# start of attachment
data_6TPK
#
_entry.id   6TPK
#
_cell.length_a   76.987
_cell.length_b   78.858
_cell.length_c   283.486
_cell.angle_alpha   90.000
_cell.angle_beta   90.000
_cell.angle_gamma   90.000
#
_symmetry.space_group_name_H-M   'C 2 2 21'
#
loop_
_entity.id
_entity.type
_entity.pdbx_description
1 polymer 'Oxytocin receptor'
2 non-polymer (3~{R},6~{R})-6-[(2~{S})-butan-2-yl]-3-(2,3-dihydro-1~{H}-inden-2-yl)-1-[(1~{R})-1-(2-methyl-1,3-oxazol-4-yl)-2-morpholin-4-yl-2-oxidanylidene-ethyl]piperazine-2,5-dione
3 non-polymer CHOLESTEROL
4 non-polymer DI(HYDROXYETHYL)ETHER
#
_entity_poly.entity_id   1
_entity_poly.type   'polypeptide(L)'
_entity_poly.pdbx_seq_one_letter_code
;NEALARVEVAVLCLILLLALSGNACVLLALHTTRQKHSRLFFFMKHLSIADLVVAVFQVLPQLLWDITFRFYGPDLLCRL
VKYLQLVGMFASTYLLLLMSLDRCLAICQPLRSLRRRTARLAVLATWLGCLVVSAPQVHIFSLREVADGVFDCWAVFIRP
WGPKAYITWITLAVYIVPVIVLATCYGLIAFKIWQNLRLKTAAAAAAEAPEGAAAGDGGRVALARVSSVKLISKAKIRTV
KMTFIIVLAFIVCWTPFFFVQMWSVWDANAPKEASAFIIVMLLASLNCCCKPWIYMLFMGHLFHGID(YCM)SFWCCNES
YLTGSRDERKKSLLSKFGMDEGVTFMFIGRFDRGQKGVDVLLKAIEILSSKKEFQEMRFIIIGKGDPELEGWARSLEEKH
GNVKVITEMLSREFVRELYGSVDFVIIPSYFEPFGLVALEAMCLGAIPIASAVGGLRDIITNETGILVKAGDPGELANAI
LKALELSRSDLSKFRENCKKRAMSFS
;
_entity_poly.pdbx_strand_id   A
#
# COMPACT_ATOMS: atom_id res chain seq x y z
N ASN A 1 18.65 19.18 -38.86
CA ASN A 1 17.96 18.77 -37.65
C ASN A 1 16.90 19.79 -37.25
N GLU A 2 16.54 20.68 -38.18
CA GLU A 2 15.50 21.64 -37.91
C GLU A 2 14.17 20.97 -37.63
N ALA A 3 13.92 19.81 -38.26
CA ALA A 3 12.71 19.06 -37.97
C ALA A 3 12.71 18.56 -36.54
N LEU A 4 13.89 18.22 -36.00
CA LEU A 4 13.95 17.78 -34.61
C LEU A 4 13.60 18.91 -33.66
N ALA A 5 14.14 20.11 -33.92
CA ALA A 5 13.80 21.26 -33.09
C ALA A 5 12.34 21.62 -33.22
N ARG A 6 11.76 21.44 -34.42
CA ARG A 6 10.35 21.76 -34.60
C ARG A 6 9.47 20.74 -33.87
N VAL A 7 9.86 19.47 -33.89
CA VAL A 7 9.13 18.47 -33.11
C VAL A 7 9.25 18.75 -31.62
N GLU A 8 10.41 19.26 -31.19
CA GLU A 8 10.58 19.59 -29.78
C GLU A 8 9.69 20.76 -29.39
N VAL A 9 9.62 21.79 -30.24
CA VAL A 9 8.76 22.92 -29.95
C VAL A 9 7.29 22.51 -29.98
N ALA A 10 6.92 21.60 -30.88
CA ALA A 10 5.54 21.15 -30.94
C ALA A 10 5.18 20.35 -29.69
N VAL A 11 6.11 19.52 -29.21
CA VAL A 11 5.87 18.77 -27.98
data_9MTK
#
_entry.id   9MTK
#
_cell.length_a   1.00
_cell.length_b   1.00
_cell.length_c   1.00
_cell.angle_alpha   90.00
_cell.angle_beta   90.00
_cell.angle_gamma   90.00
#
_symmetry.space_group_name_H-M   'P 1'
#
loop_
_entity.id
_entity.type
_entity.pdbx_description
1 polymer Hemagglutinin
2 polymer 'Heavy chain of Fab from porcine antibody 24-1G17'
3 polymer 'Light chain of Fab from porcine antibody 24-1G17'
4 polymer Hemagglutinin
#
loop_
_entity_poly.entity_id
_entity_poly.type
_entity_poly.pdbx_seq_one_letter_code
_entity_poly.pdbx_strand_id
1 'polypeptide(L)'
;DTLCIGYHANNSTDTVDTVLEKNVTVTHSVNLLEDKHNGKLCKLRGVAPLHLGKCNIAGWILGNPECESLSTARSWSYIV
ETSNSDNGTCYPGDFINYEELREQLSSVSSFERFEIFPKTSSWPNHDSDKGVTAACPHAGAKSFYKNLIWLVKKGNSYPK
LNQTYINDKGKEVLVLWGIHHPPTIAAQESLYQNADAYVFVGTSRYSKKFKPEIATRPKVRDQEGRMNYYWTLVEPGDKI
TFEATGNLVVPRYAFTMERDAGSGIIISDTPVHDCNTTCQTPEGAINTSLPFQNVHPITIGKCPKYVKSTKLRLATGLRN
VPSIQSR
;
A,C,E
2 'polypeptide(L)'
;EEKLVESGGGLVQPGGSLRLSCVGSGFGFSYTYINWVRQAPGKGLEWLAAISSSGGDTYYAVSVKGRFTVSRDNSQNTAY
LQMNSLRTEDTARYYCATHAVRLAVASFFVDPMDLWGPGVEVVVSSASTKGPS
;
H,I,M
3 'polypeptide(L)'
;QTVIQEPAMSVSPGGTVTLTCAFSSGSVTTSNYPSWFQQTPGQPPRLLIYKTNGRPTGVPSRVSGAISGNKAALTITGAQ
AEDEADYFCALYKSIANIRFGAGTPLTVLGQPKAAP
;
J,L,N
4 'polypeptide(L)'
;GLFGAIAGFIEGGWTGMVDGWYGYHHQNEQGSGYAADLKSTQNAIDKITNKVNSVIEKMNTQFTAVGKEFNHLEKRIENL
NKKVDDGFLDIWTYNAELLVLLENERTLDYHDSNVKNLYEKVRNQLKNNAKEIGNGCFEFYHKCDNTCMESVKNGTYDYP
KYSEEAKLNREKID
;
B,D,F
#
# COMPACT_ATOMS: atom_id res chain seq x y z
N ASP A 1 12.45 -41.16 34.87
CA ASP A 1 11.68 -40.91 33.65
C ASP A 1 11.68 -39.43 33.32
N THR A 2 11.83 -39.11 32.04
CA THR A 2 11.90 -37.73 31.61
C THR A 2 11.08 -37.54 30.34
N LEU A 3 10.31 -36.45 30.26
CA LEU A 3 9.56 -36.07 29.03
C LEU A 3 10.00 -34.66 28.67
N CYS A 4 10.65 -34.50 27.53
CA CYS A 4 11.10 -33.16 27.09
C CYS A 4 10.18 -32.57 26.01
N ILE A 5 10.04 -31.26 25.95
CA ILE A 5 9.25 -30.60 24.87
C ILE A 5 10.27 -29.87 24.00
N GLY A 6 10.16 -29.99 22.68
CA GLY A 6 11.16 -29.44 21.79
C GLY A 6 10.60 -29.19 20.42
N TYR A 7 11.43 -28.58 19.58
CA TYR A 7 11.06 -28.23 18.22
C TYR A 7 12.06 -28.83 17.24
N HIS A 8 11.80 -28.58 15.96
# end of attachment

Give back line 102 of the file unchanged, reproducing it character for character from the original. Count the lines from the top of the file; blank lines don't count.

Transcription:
;